Moral Arguments from Conscience
1) Guilt, shame, responsibility, etc. are only appropriately felt in relation to other moral agents.
2) But sometimes we appropriately feel guilt, shame, responsibility, etc. for a deed done in secret (that harm no others).
3) Guilt, shame, responsibility, etc. for deeds done in secret are appropriately felt only if there’s another moral agent that’s privy to deeds done in secret. (1)
4) So, there’s another moral agent privy to deeds done in secret. (2, 3)
5) If there’s another moral agent privy to deeds done in secret, it’s God.
6) So, God exists.
● John Henry Newman, A Grammar of Assent (1870), ch. 5.
● My own reconstruction based on discussion of Newman in Mackie, The Miracle of Theism (Oxford, 1982), pp. 103-106 and Oppy, Arguing About Gods (Cambridge, 2006), pp. 369ﬀ.
see also: The Moral Arguments
The Intrinsic Harmfulness of Wrongdoing (Moral Arguments)
1) Wrongdoing is intrinsically harmful to the wrongdoer.
2) Wrongdoing is intrinsically harmful to the wrongdoer only if that harm is punishment from a God-like being.
3) So, there is a God-like being.
● Clement Dore, Theism (D. Reidel, 1984), ch. 4.
Moral Knowledge (Moral Arguments)
1) We have moral knowledge.
2) If naturalism is true, then we very probably don’t have moral knowledge.
3) If theism is true, we very probably do have moral knowledge.
4) So, our having moral knowledge is strong evidence for theism and against naturalism.
● Mark Linville, “The Moral Argument,” in Craig and Moreland (eds.), The Blackwell Companion to Natural Theology (Blackwell, 2009), ch. 7.
● Angus Menuge, “Why Humans Rights Cannot be Naturalized: The Contingency Problem,” in Menuge (ed.), Legitimizing Human Rights (Ashgate, 2013), ch. 3.
The Apprehension of Objective Norms (Moral Arguments)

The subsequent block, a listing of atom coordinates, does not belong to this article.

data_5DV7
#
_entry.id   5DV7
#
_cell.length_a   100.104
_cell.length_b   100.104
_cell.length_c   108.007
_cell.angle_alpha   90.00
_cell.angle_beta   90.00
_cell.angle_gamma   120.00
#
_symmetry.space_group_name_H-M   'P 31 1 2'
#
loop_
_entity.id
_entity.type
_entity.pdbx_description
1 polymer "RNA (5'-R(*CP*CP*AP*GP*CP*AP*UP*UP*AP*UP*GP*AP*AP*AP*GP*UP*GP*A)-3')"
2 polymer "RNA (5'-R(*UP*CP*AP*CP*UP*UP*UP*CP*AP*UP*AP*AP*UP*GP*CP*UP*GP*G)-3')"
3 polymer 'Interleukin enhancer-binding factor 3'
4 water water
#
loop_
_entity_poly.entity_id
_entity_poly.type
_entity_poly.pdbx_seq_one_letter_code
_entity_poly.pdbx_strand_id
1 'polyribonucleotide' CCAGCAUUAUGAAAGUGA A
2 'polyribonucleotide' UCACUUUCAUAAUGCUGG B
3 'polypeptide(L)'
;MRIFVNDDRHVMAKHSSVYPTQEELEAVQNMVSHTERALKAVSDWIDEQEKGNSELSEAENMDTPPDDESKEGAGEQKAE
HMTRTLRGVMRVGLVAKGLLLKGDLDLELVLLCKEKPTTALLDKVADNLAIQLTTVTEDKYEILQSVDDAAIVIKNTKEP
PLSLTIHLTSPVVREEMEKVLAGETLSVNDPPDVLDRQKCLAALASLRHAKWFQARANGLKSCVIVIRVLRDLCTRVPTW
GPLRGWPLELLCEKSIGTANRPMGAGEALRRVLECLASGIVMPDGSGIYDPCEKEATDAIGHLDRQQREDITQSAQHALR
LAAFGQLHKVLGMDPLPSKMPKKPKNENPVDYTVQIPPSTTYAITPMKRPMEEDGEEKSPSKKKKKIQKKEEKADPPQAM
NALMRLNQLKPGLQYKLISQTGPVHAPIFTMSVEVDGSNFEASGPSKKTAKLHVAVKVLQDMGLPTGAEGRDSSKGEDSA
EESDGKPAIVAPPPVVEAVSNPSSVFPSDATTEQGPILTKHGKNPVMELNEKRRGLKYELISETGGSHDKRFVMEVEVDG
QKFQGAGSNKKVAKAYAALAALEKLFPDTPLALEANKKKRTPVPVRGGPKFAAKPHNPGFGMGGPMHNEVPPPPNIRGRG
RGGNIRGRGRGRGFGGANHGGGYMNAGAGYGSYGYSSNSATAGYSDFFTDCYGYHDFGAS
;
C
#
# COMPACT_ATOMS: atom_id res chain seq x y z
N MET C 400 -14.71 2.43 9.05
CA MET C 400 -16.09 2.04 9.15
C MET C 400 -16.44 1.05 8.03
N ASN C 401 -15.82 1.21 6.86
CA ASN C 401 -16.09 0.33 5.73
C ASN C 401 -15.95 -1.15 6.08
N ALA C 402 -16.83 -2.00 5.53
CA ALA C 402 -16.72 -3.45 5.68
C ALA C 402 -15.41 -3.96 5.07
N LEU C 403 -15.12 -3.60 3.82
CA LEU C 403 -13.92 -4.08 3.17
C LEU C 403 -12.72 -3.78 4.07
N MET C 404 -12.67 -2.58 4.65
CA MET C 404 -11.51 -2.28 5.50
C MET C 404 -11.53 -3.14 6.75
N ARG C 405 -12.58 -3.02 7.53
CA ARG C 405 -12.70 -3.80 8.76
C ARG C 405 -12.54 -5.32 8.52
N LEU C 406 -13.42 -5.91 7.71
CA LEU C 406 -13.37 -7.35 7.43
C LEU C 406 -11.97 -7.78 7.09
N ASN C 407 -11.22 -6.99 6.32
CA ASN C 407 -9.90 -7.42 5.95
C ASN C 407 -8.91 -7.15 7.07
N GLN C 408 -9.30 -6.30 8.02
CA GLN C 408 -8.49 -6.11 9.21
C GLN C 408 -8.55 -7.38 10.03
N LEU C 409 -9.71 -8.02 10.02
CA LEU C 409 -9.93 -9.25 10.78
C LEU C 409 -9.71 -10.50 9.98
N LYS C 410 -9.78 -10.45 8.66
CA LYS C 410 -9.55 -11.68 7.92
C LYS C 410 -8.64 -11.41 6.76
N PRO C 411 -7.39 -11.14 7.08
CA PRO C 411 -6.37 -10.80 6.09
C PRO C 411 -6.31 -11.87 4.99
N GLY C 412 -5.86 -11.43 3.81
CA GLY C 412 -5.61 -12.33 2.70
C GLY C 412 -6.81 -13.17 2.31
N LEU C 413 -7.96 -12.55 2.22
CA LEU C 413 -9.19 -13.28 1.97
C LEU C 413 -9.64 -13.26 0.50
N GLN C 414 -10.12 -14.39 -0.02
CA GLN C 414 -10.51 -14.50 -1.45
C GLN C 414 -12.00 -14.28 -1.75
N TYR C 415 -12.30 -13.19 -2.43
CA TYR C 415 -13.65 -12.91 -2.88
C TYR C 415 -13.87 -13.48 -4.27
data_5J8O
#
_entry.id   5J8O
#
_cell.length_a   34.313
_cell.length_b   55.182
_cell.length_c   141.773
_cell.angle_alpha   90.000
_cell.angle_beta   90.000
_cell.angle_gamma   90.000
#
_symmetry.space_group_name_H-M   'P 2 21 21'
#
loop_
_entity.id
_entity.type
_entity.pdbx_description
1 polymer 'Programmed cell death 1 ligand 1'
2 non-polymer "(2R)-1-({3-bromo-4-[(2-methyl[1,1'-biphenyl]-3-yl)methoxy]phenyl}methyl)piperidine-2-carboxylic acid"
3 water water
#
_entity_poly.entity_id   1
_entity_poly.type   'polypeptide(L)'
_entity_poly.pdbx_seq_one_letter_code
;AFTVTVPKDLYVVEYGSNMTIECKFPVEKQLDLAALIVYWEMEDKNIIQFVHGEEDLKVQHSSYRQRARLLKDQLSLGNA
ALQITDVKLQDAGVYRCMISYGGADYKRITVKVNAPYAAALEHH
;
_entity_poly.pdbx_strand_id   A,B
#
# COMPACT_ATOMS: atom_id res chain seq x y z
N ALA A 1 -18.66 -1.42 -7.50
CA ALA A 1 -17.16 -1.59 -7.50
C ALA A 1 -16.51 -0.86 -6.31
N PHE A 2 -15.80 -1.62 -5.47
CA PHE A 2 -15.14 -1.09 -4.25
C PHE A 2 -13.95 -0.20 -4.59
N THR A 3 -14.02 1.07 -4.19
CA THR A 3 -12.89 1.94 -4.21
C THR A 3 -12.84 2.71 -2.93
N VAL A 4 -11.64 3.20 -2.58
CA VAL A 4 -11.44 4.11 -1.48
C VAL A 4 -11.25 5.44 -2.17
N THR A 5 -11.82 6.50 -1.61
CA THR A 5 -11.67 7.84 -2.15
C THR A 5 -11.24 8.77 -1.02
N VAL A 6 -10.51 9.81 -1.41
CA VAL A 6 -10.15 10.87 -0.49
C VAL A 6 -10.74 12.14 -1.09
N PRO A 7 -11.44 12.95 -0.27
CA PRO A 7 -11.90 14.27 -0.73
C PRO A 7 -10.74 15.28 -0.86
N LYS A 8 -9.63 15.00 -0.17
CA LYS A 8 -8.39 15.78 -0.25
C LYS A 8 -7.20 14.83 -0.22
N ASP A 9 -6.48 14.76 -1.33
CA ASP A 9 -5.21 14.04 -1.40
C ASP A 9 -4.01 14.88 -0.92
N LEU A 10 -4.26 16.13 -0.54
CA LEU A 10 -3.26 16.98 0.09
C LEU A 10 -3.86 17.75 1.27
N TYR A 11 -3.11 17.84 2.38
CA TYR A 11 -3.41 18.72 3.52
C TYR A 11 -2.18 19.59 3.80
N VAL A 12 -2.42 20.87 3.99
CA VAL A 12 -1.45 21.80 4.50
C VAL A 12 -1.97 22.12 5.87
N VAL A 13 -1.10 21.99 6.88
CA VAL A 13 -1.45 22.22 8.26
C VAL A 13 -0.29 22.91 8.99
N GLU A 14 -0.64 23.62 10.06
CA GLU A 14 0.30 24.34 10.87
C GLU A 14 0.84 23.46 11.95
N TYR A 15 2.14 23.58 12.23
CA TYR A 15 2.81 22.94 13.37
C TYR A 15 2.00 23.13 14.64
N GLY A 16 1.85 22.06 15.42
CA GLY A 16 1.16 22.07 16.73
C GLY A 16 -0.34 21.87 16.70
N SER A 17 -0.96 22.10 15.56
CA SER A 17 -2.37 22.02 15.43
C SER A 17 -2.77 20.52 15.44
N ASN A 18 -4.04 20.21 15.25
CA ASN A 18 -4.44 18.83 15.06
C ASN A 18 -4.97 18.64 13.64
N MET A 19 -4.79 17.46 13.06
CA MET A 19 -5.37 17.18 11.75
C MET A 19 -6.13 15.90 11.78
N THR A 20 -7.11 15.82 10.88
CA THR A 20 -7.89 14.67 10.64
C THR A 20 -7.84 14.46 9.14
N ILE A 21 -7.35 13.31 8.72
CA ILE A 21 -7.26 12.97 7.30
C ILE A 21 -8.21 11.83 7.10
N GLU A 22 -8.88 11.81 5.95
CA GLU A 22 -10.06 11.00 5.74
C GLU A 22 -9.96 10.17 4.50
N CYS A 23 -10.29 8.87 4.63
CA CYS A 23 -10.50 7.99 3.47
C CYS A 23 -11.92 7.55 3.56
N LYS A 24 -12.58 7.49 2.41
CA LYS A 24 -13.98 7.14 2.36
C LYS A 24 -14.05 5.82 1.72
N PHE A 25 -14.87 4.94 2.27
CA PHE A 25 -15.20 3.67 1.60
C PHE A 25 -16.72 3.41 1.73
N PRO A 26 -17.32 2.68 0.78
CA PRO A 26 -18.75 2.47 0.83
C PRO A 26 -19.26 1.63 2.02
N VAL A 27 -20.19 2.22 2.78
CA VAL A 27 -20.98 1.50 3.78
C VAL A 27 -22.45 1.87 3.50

1) We have the capacity to apprehend objective moral norms.
2) The best explanation for (1) is that is that our cognitive faculties are intended to apprehend objective moral norms.
3) So, probably, our cognitive faculties are intended to apprehend objective moral norms.
4) Theism is the best explanation of our having cognitive faculties intended to apprehend objective moral norms.
5) So, probably, theism is true.
● Angus Ritchie, From Morality to Metaphysics (Oxford, 2012).
Schloss on Moral Knowledge and Altruism
1) Genuine altruism exists and is rational.
2) If naturalism is true, genuine altruism does not exist and is irrational.
3) So, naturalism is false.
4) If theism is true, genuine altruism probably does exist and is rational.
5) So, the existence and rationality of genuine altruism is strongly conﬁrms theism.
● Jeﬀrey Schloss, “Evolutionary Accounts of Altruism and the Problem of Goodness by Design,” in Dembski (ed.), Mere Creation
(IVP, 1998), ch. 10.
● Colin Grant, Altruism and Christian Ethics (Cambridge, 2001).
More Altruism from Pruss
1) Moral altruism is irreducibly normative.
2) There can be no naturalistic explanation for moral altruism is irreducibly normative.
3) So, there can be no naturalistic explanation for moral altruism.
4) If there are good theistic explanations for moral altruism, then moral altruism is evidence for theism.
5) So, moral altruism is evidence for theism.
● Alexander Pruss, “Altruism, Normalcy, and God,” in Nowack and Coakley (eds.), Evolution, Games, and God (Harvard, 2013).